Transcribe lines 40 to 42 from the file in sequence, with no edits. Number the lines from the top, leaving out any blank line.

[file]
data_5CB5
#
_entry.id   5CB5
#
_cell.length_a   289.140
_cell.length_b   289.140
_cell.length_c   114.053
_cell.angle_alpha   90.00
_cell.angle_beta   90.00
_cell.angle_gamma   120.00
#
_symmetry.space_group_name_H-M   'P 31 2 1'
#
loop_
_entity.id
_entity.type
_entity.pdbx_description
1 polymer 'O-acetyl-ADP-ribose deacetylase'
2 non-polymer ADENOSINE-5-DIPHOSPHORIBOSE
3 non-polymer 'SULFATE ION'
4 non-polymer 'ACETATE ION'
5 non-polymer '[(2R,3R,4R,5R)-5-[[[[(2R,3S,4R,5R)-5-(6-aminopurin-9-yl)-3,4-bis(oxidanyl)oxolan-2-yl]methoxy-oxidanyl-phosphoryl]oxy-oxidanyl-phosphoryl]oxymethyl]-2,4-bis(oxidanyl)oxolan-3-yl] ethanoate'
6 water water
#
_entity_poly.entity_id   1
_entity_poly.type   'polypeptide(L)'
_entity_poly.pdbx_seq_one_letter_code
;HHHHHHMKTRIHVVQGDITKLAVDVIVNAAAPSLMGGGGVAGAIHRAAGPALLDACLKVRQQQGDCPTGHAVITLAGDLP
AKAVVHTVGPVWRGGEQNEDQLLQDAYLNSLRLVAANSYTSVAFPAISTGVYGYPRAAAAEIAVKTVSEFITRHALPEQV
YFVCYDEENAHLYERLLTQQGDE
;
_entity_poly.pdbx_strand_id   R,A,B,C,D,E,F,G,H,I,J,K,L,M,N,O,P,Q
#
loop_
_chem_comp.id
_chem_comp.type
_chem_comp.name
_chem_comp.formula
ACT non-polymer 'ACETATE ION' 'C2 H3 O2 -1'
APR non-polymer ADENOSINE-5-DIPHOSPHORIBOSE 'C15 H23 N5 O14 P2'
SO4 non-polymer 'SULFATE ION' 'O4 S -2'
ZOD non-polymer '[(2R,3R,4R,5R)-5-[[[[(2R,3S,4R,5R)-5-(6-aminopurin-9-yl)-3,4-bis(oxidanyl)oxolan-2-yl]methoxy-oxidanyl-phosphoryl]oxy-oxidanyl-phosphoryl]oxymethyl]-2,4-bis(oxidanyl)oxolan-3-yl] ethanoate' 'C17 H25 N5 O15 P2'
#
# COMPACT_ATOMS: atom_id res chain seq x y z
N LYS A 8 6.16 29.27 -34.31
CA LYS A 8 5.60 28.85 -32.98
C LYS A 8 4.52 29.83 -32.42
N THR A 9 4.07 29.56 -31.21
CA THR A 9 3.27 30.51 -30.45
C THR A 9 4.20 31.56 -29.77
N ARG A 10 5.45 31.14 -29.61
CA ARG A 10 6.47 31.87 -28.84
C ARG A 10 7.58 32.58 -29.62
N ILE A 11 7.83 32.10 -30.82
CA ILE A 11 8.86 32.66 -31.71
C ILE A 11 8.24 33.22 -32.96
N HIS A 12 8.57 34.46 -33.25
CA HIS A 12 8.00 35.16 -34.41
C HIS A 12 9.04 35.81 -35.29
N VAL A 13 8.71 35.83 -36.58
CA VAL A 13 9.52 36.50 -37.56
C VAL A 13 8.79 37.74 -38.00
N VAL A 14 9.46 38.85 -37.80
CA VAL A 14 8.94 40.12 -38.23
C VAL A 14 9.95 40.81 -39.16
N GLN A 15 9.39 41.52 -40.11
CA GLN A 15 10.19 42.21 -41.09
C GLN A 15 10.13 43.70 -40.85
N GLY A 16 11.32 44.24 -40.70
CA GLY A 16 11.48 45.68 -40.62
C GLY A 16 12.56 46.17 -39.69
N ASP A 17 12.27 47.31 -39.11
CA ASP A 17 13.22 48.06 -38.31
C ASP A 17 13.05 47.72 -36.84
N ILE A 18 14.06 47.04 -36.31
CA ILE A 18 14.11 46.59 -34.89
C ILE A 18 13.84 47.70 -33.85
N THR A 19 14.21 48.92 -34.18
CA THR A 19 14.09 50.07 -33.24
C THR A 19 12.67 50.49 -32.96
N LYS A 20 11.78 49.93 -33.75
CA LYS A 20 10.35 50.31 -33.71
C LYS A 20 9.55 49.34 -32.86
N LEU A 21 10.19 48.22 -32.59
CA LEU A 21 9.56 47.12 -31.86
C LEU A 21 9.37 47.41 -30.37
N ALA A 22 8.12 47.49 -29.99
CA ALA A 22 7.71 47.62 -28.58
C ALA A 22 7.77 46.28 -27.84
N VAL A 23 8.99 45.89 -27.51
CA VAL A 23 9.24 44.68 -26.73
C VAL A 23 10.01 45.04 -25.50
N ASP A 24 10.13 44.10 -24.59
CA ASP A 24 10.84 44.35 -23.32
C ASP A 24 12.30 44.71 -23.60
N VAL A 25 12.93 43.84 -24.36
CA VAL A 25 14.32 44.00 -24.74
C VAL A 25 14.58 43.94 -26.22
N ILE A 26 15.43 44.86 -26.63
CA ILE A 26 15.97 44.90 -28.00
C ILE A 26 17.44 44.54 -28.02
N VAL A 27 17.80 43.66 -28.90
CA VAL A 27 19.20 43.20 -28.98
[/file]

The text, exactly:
APR non-polymer ADENOSINE-5-DIPHOSPHORIBOSE 'C15 H23 N5 O14 P2'
SO4 non-polymer 'SULFATE ION' 'O4 S -2'
ZOD non-polymer '[(2R,3R,4R,5R)-5-[[[[(2R,3S,4R,5R)-5-(6-aminopurin-9-yl)-3,4-bis(oxidanyl)oxolan-2-yl]methoxy-oxidanyl-phosphoryl]oxy-oxidanyl-phosphoryl]oxymethyl]-2,4-bis(oxidanyl)oxolan-3-yl] ethanoate' 'C17 H25 N5 O15 P2'